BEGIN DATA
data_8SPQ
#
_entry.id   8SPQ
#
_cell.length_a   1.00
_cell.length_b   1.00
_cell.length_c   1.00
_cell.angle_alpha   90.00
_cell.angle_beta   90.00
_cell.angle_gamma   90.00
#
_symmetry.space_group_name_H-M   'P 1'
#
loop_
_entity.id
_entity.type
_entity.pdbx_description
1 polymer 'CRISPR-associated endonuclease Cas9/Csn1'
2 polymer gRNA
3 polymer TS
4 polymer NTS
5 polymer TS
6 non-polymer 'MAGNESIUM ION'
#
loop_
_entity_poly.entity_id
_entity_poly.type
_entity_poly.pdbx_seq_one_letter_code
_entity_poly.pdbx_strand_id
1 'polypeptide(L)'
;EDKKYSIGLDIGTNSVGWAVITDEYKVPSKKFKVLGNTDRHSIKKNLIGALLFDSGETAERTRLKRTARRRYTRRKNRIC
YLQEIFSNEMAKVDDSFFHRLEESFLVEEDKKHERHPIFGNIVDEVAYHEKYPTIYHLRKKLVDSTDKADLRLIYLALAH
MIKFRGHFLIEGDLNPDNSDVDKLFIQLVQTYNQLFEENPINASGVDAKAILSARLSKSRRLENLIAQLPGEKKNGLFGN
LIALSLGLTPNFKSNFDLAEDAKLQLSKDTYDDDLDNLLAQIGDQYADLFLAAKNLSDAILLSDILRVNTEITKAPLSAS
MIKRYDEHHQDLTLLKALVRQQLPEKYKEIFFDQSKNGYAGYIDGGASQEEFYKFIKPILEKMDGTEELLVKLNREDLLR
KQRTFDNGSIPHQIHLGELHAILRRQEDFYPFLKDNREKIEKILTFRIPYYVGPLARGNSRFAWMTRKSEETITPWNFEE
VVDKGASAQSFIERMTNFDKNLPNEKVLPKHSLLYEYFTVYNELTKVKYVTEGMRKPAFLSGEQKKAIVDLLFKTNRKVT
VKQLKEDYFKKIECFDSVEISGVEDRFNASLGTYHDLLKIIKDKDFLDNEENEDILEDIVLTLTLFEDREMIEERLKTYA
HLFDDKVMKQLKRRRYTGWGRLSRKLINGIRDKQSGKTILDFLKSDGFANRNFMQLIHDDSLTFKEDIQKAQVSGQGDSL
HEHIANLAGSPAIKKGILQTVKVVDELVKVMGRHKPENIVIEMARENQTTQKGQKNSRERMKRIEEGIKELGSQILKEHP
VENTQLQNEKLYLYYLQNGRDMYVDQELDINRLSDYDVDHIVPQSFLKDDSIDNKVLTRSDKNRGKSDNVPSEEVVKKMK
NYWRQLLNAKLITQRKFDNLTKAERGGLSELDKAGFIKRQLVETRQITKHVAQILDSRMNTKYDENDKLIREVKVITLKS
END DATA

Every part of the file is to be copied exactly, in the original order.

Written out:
data_8SPQ
#
_entry.id   8SPQ
#
_cell.length_a   1.00
_cell.length_b   1.00
_cell.length_c   1.00
_cell.angle_alpha   90.00
_cell.angle_beta   90.00
_cell.angle_gamma   90.00
#
_symmetry.space_group_name_H-M   'P 1'
#
loop_
_entity.id
_entity.type
_entity.pdbx_description
1 polymer 'CRISPR-associated endonuclease Cas9/Csn1'
2 polymer gRNA
3 polymer TS
4 polymer NTS
5 polymer TS
6 non-polymer 'MAGNESIUM ION'
#
loop_
_entity_poly.entity_id
_entity_poly.type
_entity_poly.pdbx_seq_one_letter_code
_entity_poly.pdbx_strand_id
1 'polypeptide(L)'
;EDKKYSIGLDIGTNSVGWAVITDEYKVPSKKFKVLGNTDRHSIKKNLIGALLFDSGETAERTRLKRTARRRYTRRKNRIC
YLQEIFSNEMAKVDDSFFHRLEESFLVEEDKKHERHPIFGNIVDEVAYHEKYPTIYHLRKKLVDSTDKADLRLIYLALAH
MIKFRGHFLIEGDLNPDNSDVDKLFIQLVQTYNQLFEENPINASGVDAKAILSARLSKSRRLENLIAQLPGEKKNGLFGN
LIALSLGLTPNFKSNFDLAEDAKLQLSKDTYDDDLDNLLAQIGDQYADLFLAAKNLSDAILLSDILRVNTEITKAPLSAS
MIKRYDEHHQDLTLLKALVRQQLPEKYKEIFFDQSKNGYAGYIDGGASQEEFYKFIKPILEKMDGTEELLVKLNREDLLR
KQRTFDNGSIPHQIHLGELHAILRRQEDFYPFLKDNREKIEKILTFRIPYYVGPLARGNSRFAWMTRKSEETITPWNFEE
VVDKGASAQSFIERMTNFDKNLPNEKVLPKHSLLYEYFTVYNELTKVKYVTEGMRKPAFLSGEQKKAIVDLLFKTNRKVT
VKQLKEDYFKKIECFDSVEISGVEDRFNASLGTYHDLLKIIKDKDFLDNEENEDILEDIVLTLTLFEDREMIEERLKTYA
HLFDDKVMKQLKRRRYTGWGRLSRKLINGIRDKQSGKTILDFLKSDGFANRNFMQLIHDDSLTFKEDIQKAQVSGQGDSL
HEHIANLAGSPAIKKGILQTVKVVDELVKVMGRHKPENIVIEMARENQTTQKGQKNSRERMKRIEEGIKELGSQILKEHP
VENTQLQNEKLYLYYLQNGRDMYVDQELDINRLSDYDVDHIVPQSFLKDDSIDNKVLTRSDKNRGKSDNVPSEEVVKKMK
NYWRQLLNAKLITQRKFDNLTKAERGGLSELDKAGFIKRQLVETRQITKHVAQILDSRMNTKYDENDKLIREVKVITLKS